The Library of Congress > Linked Data Service > LC Name Authority File (LCNAF)

Langan, Glenn, 1917-1991

  • URI(s)

  • Instance Of

  • Scheme Membership(s)

  • Collection Membership(s)

  • Fuller Name

    • Thomas Glenn
  • Variants

    • Langan, Glen, 1917-1991
    • Langen, Glen, 1917-1991
    • Langan, Thomas Glenn, 1917-1991
  • Additional Information

    • Birth Date

        (edtf) 1917-07-08
    • Death Date

        (edtf) 1991-01-26
    • Birth Place

        (naf) Denver (Colo.)
    • Death Place

        (naf) Camarillo (Calif.)
    • Gender

    • Occupation

  • Exact Matching Concepts from Other Schemes

  • Closely Matching Concepts from Other Schemes

  • Sources

    • found: Hallmark hall of fame. Lydia, 1955:credits (featured Glenn Langan)
    • found: Halliwell's filmgoer's companion, 1985(Glenn Langan; b. 1917)
    • found: Riding high, 1943:credits (with Glen Langan)
    • found: Internet movie database WWW site, October 6, 2008(Glenn Langan; b. July 8, 1917, Denver, Colo.; d. Jan. 19, 1991, Los Angeles, Calif.; birth name, Thomas Glenn Langan; sometimes credited as Glen Langan, Glen Langen; actor)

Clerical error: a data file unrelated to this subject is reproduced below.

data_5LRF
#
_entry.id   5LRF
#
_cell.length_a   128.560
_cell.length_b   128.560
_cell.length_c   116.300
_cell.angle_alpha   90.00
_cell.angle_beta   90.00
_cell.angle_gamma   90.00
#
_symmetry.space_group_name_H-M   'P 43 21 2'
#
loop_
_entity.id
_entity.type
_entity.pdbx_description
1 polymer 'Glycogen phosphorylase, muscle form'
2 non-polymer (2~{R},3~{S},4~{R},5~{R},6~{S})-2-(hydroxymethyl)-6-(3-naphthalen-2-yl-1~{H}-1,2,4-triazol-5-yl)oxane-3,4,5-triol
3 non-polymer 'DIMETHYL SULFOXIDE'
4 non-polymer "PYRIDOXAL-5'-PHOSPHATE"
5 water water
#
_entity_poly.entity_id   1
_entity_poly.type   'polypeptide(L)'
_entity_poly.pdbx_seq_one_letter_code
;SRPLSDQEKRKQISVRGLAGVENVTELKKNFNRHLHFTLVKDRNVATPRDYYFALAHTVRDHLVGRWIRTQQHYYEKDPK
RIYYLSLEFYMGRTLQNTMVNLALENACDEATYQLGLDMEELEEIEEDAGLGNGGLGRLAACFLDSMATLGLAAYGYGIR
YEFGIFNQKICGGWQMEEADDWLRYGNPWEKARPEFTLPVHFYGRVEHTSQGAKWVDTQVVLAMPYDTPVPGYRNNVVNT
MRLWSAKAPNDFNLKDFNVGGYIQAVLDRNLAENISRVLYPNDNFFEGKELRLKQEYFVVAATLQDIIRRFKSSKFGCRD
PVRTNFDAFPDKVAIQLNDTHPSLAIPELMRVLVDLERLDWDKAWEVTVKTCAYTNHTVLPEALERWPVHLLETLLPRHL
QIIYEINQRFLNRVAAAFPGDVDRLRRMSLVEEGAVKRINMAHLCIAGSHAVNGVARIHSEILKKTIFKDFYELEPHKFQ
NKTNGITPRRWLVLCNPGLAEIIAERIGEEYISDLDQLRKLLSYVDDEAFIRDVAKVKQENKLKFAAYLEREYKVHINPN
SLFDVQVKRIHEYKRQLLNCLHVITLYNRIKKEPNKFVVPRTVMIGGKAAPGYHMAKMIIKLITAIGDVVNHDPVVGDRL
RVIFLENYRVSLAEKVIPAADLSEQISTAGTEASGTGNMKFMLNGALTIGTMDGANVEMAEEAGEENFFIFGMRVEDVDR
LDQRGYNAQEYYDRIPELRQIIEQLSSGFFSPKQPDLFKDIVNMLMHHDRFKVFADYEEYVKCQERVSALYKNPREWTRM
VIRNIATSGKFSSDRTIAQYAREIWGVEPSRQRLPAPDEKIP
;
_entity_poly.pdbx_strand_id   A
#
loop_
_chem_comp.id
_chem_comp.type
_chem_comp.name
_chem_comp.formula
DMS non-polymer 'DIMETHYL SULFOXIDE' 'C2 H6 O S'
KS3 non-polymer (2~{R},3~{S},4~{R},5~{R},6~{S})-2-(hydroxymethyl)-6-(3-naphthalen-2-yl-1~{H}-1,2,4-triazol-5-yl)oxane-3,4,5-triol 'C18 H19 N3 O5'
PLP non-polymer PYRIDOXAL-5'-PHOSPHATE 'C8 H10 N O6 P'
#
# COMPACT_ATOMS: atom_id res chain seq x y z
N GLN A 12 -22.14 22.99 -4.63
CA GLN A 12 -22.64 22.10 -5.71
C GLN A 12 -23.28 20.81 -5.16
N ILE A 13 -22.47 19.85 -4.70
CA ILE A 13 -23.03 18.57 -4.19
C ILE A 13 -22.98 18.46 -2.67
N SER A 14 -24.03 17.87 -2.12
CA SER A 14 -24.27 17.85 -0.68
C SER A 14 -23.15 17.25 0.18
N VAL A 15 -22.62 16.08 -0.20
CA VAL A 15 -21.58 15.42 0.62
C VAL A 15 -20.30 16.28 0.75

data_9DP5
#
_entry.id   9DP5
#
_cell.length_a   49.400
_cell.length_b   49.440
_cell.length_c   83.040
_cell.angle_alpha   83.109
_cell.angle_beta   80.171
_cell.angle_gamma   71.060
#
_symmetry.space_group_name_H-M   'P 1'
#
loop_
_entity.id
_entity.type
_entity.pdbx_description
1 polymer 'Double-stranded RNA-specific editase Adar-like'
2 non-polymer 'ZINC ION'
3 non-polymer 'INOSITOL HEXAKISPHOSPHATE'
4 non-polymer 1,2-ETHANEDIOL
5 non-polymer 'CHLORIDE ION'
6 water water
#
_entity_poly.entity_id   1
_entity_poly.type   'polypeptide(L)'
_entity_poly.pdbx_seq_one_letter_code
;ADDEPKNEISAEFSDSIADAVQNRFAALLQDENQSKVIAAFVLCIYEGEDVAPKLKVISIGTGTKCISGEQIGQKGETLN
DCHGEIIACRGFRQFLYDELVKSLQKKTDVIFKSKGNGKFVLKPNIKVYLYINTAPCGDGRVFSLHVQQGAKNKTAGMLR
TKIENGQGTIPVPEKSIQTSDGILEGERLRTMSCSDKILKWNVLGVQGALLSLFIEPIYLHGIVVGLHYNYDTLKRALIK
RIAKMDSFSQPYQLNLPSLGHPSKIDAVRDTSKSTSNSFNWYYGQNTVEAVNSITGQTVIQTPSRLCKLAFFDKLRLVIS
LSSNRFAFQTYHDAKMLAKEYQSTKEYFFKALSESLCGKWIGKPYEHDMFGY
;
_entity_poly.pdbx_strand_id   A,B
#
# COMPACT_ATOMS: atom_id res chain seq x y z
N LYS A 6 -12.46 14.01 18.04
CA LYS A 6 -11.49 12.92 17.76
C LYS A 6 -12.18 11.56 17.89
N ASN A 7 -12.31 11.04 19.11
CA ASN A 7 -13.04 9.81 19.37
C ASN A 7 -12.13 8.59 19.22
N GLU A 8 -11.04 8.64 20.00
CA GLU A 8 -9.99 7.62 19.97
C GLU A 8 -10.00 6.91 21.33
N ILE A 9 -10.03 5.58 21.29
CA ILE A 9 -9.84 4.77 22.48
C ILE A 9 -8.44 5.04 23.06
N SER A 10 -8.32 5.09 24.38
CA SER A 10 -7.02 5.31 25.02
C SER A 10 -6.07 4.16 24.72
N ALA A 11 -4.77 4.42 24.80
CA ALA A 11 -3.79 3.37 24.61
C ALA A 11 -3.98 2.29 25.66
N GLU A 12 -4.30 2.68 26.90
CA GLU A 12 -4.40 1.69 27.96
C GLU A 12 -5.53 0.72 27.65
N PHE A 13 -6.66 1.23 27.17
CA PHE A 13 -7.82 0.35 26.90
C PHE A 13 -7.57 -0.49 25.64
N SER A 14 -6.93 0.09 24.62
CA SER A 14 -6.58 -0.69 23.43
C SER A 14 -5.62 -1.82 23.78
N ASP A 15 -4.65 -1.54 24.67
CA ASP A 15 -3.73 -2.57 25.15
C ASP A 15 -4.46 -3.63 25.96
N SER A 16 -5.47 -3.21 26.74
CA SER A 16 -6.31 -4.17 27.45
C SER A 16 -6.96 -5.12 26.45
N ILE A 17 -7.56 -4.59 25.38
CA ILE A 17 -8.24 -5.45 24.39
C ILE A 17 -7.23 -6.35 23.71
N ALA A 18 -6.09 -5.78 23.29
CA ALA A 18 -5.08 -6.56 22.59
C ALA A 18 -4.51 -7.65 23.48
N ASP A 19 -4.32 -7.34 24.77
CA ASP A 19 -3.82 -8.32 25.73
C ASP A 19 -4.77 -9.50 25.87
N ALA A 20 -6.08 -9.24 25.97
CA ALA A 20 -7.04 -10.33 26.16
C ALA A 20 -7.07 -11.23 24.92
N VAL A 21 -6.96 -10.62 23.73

• found: IMDb, June 15, 2016(Glenn Langan (1917-1991), born 8 July 1917, Denver, Colorado; birth name: Thomas Glenn Langan; died 26 January 1991, Camarillo, California; actor)
    • found: Wikipedia, June 15, 2016(Glenn Langan; Glenn Langan (July 8, 1917-January 26, 1991) was an American character actor on stage and films; he made his Broadway debut in 1942 opposite Luise Rainer in a revival of J.M. Barrie's A Kiss for Cinderella; he made his credited film debut in The Return of Doctor X (1939); he appeared as a French professor in the romantic Margie (1946), a devoted young doctor protecting Gene Tierney from the evil machinations of Vincent Price in Dragonwyck (1946), and as one of the psychiatrists looking after demented patient Olivia de Havilland in the The Snake Pit (1948); Langan was also gainfully employed in escapist adventure, essaying a square-jawed privateer captain in Forever Amber (1947); his popularity waned by the early 1950s; he spent the next decade appearing on various television episodes, but eventually achieved a form of cult status as the irradiated 60-foot hero of Bert I. Gordon's sci-fi outing, The Amazing Colossal Man (1957); after winding down his screen career in the 1960s, Langan re-invented himself as a successful real estate salesman; he was married for forty years to actress Adele Jergens, with whom he had a son, Tracy)
  • Change Notes

    • 1988-10-28: new
    • 2016-06-16: revised
  • Alternate Formats